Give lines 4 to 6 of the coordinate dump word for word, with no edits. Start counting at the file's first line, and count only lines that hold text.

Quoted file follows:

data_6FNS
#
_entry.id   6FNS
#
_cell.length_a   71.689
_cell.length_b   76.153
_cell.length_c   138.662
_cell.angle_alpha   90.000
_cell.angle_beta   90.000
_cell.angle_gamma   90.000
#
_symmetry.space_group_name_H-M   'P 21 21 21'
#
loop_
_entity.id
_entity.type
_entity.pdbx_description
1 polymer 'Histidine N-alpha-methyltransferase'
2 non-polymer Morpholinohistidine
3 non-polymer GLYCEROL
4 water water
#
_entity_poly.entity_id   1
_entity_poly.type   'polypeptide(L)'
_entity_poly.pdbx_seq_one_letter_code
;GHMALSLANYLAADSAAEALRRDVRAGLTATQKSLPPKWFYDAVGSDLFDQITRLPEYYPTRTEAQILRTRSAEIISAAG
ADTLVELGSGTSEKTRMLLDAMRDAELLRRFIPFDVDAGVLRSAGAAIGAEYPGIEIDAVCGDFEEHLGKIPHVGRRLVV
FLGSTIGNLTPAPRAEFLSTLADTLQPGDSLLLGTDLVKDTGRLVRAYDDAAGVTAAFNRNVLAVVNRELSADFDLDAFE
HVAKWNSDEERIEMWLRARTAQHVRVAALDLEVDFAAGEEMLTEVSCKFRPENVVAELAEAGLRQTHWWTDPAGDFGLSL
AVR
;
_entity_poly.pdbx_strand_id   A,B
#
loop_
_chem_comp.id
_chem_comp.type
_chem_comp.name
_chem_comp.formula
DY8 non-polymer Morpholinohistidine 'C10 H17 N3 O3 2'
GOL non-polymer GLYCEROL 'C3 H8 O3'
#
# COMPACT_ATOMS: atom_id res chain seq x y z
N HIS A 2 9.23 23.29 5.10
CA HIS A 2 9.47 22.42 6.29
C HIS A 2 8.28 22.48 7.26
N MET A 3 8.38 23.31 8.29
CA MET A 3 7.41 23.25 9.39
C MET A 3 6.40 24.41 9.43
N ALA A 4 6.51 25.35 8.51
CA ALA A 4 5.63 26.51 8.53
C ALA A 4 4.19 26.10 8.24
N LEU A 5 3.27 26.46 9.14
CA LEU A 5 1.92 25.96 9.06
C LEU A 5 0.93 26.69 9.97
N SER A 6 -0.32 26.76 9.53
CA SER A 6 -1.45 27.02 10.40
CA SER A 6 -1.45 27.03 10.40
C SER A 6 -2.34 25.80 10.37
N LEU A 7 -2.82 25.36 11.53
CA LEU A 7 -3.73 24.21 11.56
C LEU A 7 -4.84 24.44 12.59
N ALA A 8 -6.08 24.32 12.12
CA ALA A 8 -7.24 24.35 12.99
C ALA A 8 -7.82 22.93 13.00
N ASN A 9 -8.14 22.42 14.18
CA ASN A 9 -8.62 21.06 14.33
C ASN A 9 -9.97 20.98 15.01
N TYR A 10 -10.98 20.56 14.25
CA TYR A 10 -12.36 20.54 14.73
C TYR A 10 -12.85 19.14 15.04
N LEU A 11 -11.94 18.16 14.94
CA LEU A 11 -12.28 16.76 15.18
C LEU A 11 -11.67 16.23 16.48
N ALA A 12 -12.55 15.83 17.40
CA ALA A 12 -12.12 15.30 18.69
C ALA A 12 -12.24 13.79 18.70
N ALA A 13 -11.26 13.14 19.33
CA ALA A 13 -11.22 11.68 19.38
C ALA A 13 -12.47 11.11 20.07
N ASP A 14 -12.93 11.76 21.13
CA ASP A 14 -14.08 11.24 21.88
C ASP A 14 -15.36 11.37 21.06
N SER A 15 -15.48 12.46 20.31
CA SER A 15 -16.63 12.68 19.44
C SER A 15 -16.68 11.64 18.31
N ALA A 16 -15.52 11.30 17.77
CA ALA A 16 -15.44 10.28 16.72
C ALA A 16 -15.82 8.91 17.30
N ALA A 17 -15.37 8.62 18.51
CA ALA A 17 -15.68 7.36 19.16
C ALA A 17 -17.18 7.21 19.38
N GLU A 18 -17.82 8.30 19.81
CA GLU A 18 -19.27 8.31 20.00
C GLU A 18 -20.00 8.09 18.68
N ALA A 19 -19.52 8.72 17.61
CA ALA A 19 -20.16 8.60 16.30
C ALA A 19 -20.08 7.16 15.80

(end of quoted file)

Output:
#
_cell.length_a   71.689
_cell.length_b   76.153